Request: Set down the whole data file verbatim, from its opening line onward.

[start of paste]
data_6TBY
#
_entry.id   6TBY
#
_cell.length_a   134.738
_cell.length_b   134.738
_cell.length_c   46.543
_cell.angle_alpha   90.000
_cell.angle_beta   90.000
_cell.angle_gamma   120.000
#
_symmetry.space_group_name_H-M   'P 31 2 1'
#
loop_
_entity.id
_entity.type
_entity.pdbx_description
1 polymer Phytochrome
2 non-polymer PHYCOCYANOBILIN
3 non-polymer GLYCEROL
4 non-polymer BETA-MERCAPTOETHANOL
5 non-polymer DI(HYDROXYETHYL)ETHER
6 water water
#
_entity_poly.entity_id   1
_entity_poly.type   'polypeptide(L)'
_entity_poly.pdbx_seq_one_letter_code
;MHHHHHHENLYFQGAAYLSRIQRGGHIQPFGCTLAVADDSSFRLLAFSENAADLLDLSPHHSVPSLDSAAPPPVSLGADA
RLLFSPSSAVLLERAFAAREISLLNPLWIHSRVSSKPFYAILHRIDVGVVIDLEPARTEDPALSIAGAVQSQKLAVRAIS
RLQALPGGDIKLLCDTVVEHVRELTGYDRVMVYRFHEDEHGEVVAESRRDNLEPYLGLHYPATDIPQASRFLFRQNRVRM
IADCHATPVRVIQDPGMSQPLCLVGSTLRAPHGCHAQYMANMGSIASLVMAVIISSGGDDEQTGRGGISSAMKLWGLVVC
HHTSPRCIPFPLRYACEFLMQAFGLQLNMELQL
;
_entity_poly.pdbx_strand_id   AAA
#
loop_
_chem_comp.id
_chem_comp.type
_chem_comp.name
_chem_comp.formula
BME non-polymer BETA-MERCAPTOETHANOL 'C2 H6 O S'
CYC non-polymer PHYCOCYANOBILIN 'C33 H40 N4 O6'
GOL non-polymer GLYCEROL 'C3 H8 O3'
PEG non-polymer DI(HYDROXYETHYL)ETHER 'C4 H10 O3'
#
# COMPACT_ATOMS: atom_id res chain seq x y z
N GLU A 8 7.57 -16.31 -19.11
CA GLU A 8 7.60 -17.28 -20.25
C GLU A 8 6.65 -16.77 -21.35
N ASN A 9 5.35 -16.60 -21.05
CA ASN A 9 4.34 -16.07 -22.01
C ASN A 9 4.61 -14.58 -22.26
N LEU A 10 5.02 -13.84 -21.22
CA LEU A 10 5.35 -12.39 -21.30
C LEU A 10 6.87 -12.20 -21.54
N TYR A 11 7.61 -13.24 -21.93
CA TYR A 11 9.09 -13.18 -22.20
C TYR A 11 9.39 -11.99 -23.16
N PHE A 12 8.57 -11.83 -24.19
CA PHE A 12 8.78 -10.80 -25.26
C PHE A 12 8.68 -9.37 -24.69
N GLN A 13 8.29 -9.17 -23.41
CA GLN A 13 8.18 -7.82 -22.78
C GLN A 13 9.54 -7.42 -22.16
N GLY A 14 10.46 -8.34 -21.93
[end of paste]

data_6TBY
#
_entry.id   6TBY
#
_cell.length_a   134.738
_cell.length_b   134.738
_cell.length_c   46.543
_cell.angle_alpha   90.000
_cell.angle_beta   90.000
_cell.angle_gamma   120.000
#
_symmetry.space_group_name_H-M   'P 31 2 1'
#
loop_
_entity.id
_entity.type
_entity.pdbx_description
1 polymer Phytochrome
2 non-polymer PHYCOCYANOBILIN
3 non-polymer GLYCEROL
4 non-polymer BETA-MERCAPTOETHANOL
5 non-polymer DI(HYDROXYETHYL)ETHER
6 water water
#
_entity_poly.entity_id   1
_entity_poly.type   'polypeptide(L)'
_entity_poly.pdbx_seq_one_letter_code
;MHHHHHHENLYFQGAAYLSRIQRGGHIQPFGCTLAVADDSSFRLLAFSENAADLLDLSPHHSVPSLDSAAPPPVSLGADA
RLLFSPSSAVLLERAFAAREISLLNPLWIHSRVSSKPFYAILHRIDVGVVIDLEPARTEDPALSIAGAVQSQKLAVRAIS
RLQALPGGDIKLLCDTVVEHVRELTGYDRVMVYRFHEDEHGEVVAESRRDNLEPYLGLHYPATDIPQASRFLFRQNRVRM
IADCHATPVRVIQDPGMSQPLCLVGSTLRAPHGCHAQYMANMGSIASLVMAVIISSGGDDEQTGRGGISSAMKLWGLVVC
HHTSPRCIPFPLRYACEFLMQAFGLQLNMELQL
;
_entity_poly.pdbx_strand_id   AAA
#
loop_
_chem_comp.id
_chem_comp.type
_chem_comp.name
_chem_comp.formula
BME non-polymer BETA-MERCAPTOETHANOL 'C2 H6 O S'
CYC non-polymer PHYCOCYANOBILIN 'C33 H40 N4 O6'
GOL non-polymer GLYCEROL 'C3 H8 O3'
PEG non-polymer DI(HYDROXYETHYL)ETHER 'C4 H10 O3'
#
# COMPACT_ATOMS: atom_id res chain seq x y z
N GLU A 8 7.57 -16.31 -19.11
CA GLU A 8 7.60 -17.28 -20.25
C GLU A 8 6.65 -16.77 -21.35
N ASN A 9 5.35 -16.60 -21.05
CA ASN A 9 4.34 -16.07 -22.01
C ASN A 9 4.61 -14.58 -22.26
N LEU A 10 5.02 -13.84 -21.22
CA LEU A 10 5.35 -12.39 -21.30
C LEU A 10 6.87 -12.20 -21.54
N TYR A 11 7.61 -13.24 -21.93
CA TYR A 11 9.09 -13.18 -22.20
C TYR A 11 9.39 -11.99 -23.16
N PHE A 12 8.57 -11.83 -24.19
CA PHE A 12 8.78 -10.80 -25.26
C PHE A 12 8.68 -9.37 -24.69
N GLN A 13 8.29 -9.17 -23.41
CA GLN A 13 8.18 -7.82 -22.78
C GLN A 13 9.54 -7.42 -22.16
N GLY A 14 10.46 -8.34 -21.93